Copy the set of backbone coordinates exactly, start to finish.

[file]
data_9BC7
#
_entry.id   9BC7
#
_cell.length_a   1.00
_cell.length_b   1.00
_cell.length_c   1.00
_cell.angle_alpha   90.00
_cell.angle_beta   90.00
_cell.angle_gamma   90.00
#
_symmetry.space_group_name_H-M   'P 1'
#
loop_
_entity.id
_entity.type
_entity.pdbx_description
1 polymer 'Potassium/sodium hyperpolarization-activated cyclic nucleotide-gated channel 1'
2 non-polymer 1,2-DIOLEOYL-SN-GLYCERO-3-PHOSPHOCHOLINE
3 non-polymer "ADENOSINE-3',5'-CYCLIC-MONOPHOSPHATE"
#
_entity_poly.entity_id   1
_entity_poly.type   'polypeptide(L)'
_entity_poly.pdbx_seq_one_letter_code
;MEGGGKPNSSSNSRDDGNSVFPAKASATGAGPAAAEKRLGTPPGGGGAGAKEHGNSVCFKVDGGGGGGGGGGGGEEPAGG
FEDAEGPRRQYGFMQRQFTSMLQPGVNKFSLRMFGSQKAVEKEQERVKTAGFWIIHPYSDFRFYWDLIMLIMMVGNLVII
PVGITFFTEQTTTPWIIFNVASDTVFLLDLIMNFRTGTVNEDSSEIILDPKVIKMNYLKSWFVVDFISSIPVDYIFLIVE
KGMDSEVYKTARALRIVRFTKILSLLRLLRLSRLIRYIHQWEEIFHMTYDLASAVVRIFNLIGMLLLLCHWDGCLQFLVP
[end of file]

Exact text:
data_9BC7
#
_entry.id   9BC7
#
_cell.length_a   1.00
_cell.length_b   1.00
_cell.length_c   1.00
_cell.angle_alpha   90.00
_cell.angle_beta   90.00
_cell.angle_gamma   90.00
#
_symmetry.space_group_name_H-M   'P 1'
#
loop_
_entity.id
_entity.type
_entity.pdbx_description
1 polymer 'Potassium/sodium hyperpolarization-activated cyclic nucleotide-gated channel 1'
2 non-polymer 1,2-DIOLEOYL-SN-GLYCERO-3-PHOSPHOCHOLINE
3 non-polymer "ADENOSINE-3',5'-CYCLIC-MONOPHOSPHATE"
#
_entity_poly.entity_id   1
_entity_poly.type   'polypeptide(L)'
_entity_poly.pdbx_seq_one_letter_code
;MEGGGKPNSSSNSRDDGNSVFPAKASATGAGPAAAEKRLGTPPGGGGAGAKEHGNSVCFKVDGGGGGGGGGGGGEEPAGG
FEDAEGPRRQYGFMQRQFTSMLQPGVNKFSLRMFGSQKAVEKEQERVKTAGFWIIHPYSDFRFYWDLIMLIMMVGNLVII
PVGITFFTEQTTTPWIIFNVASDTVFLLDLIMNFRTGTVNEDSSEIILDPKVIKMNYLKSWFVVDFISSIPVDYIFLIVE
KGMDSEVYKTARALRIVRFTKILSLLRLLRLSRLIRYIHQWEEIFHMTYDLASAVVRIFNLIGMLLLLCHWDGCLQFLVP